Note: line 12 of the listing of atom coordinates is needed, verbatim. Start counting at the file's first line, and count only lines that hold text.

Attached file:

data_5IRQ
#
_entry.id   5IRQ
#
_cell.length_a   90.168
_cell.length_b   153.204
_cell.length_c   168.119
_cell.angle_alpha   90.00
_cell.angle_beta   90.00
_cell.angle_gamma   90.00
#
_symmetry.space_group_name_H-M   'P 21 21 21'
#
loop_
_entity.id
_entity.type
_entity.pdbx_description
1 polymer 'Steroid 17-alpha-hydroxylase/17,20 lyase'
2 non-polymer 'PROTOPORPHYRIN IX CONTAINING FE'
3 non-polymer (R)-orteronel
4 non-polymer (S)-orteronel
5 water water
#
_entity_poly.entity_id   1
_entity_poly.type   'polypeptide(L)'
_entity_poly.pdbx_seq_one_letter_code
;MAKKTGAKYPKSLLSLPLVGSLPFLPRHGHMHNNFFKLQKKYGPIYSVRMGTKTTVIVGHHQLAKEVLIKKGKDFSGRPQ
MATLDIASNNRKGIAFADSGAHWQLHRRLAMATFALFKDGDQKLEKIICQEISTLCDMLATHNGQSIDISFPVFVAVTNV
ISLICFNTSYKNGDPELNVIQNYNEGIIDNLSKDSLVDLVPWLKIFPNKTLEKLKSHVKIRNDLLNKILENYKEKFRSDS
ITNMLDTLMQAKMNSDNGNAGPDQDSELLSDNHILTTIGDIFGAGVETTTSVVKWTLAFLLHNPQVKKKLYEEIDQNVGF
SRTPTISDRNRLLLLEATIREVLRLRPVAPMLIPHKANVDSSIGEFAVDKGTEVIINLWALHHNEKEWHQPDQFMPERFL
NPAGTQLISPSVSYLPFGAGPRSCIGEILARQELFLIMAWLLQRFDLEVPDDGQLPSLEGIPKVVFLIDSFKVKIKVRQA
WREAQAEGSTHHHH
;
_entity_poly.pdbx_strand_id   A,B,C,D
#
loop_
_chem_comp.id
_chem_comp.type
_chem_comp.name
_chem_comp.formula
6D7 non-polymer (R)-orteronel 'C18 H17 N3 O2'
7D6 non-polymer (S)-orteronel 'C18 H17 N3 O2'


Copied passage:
_symmetry.space_group_name_H-M   'P 21 21 21'